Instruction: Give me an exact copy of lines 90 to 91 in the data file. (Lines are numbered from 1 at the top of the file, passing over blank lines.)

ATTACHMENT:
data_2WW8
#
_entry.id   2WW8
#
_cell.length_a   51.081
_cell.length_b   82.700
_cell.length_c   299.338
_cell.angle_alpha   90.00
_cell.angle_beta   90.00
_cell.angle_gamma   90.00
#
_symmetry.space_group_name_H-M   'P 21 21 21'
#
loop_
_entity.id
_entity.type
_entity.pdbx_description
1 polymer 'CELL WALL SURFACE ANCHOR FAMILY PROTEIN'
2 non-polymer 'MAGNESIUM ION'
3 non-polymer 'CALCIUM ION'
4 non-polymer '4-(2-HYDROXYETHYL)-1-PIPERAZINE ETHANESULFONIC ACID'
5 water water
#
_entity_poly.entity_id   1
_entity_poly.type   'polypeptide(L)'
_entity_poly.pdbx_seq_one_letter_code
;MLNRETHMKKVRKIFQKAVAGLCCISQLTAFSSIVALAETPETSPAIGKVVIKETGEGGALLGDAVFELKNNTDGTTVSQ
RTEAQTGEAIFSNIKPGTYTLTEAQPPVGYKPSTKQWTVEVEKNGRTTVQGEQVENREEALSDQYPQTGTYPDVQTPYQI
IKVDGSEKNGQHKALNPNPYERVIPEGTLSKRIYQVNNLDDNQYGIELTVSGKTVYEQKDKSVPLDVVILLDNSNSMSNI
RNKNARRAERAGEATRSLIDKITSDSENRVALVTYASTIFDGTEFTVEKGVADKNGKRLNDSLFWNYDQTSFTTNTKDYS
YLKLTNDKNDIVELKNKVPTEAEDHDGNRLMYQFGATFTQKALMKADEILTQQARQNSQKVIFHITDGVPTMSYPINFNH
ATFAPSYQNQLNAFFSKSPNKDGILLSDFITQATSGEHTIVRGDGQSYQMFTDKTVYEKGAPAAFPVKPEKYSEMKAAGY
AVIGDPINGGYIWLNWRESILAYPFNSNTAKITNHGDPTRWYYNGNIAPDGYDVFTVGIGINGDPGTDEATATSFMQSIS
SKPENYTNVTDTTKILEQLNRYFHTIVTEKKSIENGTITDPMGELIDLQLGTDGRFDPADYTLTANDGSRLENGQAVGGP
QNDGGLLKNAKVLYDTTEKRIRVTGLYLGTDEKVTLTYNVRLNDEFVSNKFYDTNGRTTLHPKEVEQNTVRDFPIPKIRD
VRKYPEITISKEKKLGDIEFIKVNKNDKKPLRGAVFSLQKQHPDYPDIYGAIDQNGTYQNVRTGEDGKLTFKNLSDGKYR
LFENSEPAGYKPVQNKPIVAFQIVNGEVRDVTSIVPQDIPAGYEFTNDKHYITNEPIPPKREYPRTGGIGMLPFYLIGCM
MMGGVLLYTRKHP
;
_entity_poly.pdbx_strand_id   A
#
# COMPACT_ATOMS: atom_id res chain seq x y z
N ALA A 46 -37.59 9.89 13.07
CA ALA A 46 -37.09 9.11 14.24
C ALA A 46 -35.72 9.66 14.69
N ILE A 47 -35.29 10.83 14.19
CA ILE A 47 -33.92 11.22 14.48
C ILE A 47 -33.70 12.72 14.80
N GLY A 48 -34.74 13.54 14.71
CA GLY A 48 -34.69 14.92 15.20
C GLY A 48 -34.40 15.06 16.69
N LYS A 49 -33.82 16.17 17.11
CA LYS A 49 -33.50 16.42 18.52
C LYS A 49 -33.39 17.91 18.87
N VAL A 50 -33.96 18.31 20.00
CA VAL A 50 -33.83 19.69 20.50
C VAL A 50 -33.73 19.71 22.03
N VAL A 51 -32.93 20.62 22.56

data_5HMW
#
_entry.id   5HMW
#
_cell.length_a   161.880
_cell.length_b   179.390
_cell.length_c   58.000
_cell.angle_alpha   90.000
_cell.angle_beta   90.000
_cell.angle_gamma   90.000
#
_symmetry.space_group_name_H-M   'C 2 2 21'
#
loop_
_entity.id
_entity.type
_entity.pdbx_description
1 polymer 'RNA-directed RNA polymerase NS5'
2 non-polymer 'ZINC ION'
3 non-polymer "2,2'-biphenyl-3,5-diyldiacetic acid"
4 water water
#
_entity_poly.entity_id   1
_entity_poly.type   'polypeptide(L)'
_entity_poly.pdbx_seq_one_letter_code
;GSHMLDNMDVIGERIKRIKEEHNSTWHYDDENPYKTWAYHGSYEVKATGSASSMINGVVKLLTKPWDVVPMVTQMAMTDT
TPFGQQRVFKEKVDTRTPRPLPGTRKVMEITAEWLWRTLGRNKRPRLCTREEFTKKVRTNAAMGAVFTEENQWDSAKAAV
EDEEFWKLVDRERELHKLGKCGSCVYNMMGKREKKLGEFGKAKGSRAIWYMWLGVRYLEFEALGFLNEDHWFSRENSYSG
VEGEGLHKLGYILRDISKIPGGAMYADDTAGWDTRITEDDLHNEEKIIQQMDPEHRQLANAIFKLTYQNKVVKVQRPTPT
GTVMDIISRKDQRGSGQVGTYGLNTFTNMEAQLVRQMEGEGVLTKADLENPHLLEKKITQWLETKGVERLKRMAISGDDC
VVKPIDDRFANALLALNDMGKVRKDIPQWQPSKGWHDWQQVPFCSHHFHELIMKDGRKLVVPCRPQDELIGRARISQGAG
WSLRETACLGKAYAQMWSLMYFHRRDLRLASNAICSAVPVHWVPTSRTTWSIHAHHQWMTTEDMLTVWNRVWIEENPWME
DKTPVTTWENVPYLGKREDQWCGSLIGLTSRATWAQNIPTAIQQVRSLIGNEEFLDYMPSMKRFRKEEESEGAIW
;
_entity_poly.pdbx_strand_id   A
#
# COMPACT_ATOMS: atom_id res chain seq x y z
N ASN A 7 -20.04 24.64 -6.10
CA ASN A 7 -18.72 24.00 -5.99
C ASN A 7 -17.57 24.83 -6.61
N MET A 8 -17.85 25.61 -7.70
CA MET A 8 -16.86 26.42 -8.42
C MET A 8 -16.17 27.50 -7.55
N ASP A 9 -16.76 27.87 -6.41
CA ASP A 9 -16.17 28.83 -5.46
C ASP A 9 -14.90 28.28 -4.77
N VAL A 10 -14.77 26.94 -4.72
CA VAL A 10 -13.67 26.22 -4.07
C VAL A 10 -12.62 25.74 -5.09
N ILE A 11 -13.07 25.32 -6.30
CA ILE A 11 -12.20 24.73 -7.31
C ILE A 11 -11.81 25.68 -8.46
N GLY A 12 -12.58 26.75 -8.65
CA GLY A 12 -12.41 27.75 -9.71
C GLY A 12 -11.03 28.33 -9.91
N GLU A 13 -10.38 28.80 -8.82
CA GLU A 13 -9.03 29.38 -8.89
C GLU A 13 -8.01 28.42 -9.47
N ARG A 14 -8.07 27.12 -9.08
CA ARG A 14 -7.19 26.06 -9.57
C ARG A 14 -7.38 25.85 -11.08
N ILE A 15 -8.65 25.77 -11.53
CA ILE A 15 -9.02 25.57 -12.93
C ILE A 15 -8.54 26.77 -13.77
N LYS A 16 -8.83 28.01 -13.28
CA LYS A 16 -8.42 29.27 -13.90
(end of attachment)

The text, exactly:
WSLRETACLGKAYAQMWSLMYFHRRDLRLASNAICSAVPVHWVPTSRTTWSIHAHHQWMTTEDMLTVWNRVWIEENPWME
DKTPVTTWENVPYLGKREDQWCGSLIGLTSRATWAQNIPTAIQQVRSLIGNEEFLDYMPSMKRFRKEEESEGAIW